8. Lawyers acting on behalf of Mr. El-Derini also appealed the (presumed) order for Mr. El-Derini’s detention (appeal No. 14122/2004). The case was closed, however, on 3 May 2004, because no order for his detention existed.

9. On around 5 May 2004, the Egyptian Minister of the Interior issued an administrative detention order against Mr. El-Derini under article 3 of Law No. 162/1958 on the State of Emergency (the “Emergency Law”). As usual with orders for administrative detention in Egypt, the order did not contain any specific reasons for the detention of Mr. El-Derini. He was again detained for about 20 days at SSI headquarters and subsequently transferred to the Wadi el-Natroun Prison, where he is still detained.

10. The lawyers acting on behalf of Mr. El-Derini filed a second appeal (appeal No. 18140/2004), following which the State Security Emergency Court ordered his release on 8 June 2004. The Ministry of the Interior appealed against this order, but the Court upheld it in a decision of 5 July 2004. However, this ruling was not implemented. Possibly, a new detention order was issued against Mr. El-Derini to circumvent implementation of the release order.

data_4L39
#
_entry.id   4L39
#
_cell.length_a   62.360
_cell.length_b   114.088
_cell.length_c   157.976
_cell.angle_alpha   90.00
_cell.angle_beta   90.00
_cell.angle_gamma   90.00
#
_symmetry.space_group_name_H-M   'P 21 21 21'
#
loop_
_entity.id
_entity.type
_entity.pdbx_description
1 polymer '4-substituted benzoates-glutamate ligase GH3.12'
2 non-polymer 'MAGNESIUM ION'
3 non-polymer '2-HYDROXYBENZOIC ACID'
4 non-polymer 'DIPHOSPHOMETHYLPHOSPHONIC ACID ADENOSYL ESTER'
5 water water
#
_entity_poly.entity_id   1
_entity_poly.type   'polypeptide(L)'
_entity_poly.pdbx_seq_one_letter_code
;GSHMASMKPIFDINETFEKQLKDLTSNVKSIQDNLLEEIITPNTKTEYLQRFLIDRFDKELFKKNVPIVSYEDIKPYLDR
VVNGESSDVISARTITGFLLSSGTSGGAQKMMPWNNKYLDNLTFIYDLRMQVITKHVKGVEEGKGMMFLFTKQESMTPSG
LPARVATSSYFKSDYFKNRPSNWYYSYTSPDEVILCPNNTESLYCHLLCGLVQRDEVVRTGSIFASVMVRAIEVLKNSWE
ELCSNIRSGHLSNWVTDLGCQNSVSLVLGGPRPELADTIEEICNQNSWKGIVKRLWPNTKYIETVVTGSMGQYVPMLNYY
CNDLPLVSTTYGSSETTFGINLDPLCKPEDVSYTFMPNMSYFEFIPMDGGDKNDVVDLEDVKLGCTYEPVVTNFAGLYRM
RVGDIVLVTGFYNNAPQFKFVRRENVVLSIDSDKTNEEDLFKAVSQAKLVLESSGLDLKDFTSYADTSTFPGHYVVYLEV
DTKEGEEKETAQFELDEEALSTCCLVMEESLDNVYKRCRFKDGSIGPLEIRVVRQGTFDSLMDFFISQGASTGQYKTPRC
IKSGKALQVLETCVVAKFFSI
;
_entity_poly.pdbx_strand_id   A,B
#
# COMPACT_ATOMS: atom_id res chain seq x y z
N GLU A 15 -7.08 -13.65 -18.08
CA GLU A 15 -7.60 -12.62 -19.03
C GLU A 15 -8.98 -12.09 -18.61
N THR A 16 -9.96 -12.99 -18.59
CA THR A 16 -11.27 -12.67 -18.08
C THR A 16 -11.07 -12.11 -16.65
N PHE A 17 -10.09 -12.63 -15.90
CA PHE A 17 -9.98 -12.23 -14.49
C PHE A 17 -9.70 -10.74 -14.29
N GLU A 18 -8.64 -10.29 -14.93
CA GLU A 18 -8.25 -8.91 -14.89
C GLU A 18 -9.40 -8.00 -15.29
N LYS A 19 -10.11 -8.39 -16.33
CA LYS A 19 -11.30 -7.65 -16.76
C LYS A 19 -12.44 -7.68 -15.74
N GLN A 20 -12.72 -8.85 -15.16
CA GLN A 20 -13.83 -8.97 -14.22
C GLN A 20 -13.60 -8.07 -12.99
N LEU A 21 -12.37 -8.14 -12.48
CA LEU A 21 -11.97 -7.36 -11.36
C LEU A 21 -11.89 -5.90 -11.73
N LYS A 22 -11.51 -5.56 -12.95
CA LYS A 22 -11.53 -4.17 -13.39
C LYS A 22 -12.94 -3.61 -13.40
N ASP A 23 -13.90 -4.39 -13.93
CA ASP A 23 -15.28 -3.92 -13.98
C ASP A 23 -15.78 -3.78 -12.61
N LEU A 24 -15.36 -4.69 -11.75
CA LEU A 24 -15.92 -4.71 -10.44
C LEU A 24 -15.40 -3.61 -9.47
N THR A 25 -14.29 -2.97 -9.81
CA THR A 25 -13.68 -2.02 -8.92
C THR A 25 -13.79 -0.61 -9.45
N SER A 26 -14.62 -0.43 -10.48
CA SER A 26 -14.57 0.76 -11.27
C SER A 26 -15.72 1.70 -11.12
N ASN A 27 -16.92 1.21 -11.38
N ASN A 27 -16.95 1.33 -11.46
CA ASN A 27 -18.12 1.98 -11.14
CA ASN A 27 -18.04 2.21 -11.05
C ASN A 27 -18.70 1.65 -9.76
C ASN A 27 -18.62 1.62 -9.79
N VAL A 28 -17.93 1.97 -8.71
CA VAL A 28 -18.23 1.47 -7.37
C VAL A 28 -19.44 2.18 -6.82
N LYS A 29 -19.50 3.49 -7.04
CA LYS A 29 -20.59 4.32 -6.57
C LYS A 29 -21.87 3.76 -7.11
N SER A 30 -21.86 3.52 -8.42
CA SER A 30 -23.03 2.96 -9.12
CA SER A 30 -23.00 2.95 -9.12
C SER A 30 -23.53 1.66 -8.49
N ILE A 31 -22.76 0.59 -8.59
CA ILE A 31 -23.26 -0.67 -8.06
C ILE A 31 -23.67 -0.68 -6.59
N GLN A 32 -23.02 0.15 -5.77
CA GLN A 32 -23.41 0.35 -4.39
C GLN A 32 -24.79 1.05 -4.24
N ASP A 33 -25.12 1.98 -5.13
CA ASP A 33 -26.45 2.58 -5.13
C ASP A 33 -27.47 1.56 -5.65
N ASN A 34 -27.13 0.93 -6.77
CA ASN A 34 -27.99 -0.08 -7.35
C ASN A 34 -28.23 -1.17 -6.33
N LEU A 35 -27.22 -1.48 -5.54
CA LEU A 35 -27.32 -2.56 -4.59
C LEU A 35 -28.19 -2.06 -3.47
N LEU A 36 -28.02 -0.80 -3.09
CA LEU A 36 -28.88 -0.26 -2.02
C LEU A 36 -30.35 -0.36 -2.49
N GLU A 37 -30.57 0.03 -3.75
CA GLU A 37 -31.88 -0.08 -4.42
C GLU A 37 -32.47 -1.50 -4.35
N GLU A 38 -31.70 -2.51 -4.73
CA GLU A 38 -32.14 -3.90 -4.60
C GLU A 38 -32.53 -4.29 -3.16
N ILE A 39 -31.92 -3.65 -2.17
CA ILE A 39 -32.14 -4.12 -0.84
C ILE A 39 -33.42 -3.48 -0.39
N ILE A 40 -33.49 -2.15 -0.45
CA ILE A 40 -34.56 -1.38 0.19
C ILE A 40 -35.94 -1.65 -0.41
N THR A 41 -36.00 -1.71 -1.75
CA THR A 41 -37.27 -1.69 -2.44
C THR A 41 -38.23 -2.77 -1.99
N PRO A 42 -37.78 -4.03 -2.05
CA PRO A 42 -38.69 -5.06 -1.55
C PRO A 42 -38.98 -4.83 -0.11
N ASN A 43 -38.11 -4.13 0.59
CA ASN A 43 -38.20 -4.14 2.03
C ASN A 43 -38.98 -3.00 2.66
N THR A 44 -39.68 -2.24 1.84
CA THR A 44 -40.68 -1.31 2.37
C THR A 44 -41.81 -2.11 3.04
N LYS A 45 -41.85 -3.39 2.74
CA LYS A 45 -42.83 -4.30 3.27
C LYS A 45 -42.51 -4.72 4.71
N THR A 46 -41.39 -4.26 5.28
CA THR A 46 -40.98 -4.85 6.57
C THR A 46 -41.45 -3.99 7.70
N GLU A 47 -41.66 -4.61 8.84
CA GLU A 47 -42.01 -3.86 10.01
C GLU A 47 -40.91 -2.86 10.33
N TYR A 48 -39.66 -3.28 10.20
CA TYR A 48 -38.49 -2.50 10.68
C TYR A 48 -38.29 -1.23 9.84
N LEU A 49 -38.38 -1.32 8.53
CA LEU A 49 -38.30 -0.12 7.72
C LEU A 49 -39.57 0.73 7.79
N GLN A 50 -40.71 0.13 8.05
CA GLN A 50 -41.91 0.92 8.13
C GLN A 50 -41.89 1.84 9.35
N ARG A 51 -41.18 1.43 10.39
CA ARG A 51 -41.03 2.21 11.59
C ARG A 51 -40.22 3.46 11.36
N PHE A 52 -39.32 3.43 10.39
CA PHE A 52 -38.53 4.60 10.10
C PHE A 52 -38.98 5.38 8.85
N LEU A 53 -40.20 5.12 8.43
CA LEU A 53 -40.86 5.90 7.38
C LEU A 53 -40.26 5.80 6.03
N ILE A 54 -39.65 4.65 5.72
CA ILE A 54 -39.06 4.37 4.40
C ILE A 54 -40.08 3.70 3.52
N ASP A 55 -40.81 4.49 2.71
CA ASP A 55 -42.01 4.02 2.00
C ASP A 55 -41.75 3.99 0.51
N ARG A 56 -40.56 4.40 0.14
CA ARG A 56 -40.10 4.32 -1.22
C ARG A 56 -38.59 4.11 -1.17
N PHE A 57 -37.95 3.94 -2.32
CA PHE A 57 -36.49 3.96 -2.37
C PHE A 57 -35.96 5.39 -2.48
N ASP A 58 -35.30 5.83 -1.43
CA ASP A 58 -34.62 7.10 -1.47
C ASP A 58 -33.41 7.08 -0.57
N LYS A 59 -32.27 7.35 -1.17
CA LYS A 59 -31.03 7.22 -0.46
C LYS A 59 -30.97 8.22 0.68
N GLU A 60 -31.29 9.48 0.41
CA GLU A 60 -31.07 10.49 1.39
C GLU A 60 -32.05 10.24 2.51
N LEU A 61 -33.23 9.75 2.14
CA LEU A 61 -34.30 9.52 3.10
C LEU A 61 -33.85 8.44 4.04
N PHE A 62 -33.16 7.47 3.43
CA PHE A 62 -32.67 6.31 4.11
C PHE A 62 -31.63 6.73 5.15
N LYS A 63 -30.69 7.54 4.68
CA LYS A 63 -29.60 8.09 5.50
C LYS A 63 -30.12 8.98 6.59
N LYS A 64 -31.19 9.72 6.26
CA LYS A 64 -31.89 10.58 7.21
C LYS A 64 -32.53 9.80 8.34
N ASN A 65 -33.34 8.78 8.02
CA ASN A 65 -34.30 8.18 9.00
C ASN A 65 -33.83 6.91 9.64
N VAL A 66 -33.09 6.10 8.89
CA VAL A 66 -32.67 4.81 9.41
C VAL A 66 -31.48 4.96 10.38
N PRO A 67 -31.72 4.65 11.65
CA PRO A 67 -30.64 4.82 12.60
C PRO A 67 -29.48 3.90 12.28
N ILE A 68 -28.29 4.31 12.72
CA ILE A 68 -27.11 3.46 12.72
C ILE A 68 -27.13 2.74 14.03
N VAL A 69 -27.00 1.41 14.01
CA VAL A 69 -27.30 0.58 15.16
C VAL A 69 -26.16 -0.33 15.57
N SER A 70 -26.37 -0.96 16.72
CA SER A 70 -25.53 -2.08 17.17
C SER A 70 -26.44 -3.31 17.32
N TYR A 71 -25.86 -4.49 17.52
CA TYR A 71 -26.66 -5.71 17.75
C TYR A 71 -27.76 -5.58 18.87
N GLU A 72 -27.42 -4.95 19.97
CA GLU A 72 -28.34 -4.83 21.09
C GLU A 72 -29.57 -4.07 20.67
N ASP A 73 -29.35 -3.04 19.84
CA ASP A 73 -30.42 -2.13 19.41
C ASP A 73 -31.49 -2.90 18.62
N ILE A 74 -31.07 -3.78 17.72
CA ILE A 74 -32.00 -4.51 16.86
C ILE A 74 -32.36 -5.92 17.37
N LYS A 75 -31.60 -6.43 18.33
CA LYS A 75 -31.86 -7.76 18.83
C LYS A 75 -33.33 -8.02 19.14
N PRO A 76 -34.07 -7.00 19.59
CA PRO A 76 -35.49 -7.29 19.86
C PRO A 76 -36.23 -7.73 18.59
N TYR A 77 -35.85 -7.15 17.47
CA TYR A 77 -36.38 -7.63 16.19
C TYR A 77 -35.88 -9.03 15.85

11. On 11 August 2004, lawyers acting on behalf of Mr. El-Derini sent another letter to the Office of the Prosecutor-General asking for his release. No response was received. Lawyers acting on behalf of Mr. El-Derini also submitted a second and third complaint to the Office of the Prosecutor-General on 14 September and 27 December 2004, respectively. No response was received.

12. On 25 November 2004, the State Security Emergency Court issued a second decision ordering the release of Mr. El-Derini (case No. 35961/2004). The Ministry of the Interior did not implement this ruling and issued a new administrative detention order. The lawyers acting on behalf of Mr. El-Derini filed a lawsuit challenging the legality of the third detention order.

13. The source alleges that Mr. El-Derini was arrested and is being detained solely because he belongs to the Shia Muslim community and of his peaceful activities as the Secretary-General of the Supreme Council for the Care of the Prophet’s Descendants. The source argues that this contention is borne out not only by the questions posed to him by his interrogators (see paragraph 6 above), but also by the fact that his arrest and detention are part of a larger crackdown by SSI agents on Egypt’s Shia community. The source refers to the arrest (respectively on 8, 22 and 27 December 2003) and administrative detention by SSI of three